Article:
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Health & Science
The Legislature Today is West Virginia’s only television/radio simulcast devoted to covering the state’s 60-day regular legislative session. Fridays at 6 PM on WVPB TV, Radio, and Digital

West Virginia Senate Debates Legislation Reducing Authority Of County Health Departments

State Sen. Tom Takubo, R-Kanawha, speak during opening day of the state legislative session, Wednesday, Jan. 8, 2020, in Charleston, W.Va.
Chris Jackson
/
AP photo
State Sen. Tom Takubo, R-Kanawha is one of the sponsors for Senate Bill 12.

The West Virginia Legislature is considering two bills that would curb the authority of local public health officials.

Senate Bill 12 would give county commissioners the authority to strike down ordinances coming from local boards of health.

Most Senate Republicans support the legislation, saying it gives the public greater representation in local health policy. Voters elect county commissioners, not board of health officials. Sen. Charles Trump of Morgan County said Tuesday on the Senate floor that political leaders can respond to the economic and social impacts of health decisions.

"We all agree we have to have regulations to protect and promote public health, but they have to be balanced against other considerations. Personal freedom," he said.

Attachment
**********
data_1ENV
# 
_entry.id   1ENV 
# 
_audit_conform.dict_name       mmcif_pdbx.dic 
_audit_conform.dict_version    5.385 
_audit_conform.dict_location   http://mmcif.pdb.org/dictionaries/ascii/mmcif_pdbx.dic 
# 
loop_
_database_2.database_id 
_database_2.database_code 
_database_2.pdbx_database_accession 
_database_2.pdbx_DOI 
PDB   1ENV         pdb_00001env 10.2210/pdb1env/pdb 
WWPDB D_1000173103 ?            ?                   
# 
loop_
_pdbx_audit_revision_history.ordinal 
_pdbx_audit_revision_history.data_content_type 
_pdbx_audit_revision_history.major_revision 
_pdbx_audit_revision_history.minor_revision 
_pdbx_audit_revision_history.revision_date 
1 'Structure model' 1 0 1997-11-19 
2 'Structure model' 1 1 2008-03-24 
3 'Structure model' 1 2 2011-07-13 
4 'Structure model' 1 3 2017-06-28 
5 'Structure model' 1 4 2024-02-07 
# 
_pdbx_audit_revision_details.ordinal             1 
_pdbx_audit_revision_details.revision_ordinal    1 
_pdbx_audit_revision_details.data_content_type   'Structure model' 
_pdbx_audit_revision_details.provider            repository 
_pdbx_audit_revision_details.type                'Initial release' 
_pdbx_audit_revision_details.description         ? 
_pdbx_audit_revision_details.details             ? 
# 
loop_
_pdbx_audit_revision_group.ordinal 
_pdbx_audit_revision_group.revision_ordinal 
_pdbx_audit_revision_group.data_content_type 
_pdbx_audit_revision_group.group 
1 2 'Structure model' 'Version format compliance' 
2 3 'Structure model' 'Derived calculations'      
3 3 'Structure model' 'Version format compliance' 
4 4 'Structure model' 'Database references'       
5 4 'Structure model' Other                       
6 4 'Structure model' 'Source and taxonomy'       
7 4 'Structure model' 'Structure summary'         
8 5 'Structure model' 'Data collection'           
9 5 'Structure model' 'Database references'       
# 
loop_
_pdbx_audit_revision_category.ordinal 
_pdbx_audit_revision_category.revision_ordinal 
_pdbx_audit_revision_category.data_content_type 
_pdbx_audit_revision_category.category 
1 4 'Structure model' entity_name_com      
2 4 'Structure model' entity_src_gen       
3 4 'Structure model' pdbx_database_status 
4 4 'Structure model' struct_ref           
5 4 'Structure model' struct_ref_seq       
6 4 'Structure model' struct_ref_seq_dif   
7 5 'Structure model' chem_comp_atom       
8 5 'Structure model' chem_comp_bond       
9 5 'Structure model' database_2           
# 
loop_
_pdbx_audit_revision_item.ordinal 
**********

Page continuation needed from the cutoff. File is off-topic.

Democrats say, that’s not the point. Local health experts — rather than politically motivated elected officials — should be in charge of shaping science-based measures.

“In the grand wisdom of people that came before us, they said 'No, you know what, public health is not a political issue we should make the right decision based upon the science'," said Richard Lindsay of Kanawha County.

Health departments do a lot for communities. They inspect restaurants, childcare facilities and water sources. But they don’t make a ton of regulations, most of those safety standards are set by the state and federal government.

But health departments do decide on one thing.

“Our fear is if that happens that we’ll go back to smoking in restaurants and smoking in bars," said V.J. Davis, president of the West Virginia Association of Local Health Departments. Public health workers like him oppose Senate Bill 12 and its companion, House Bill 2015.

“That's really the underlying intention of it in my opinion and we just don't feel this is a good bill for the public health of West Virginia," Davis said.

The bill passed the Senate mostly along party lines, with two Republicans siding with Democrats in opposing the measure.

As Senate Bill 12 moves to the House, another version of the bill is currently still on the floor in that chamber.


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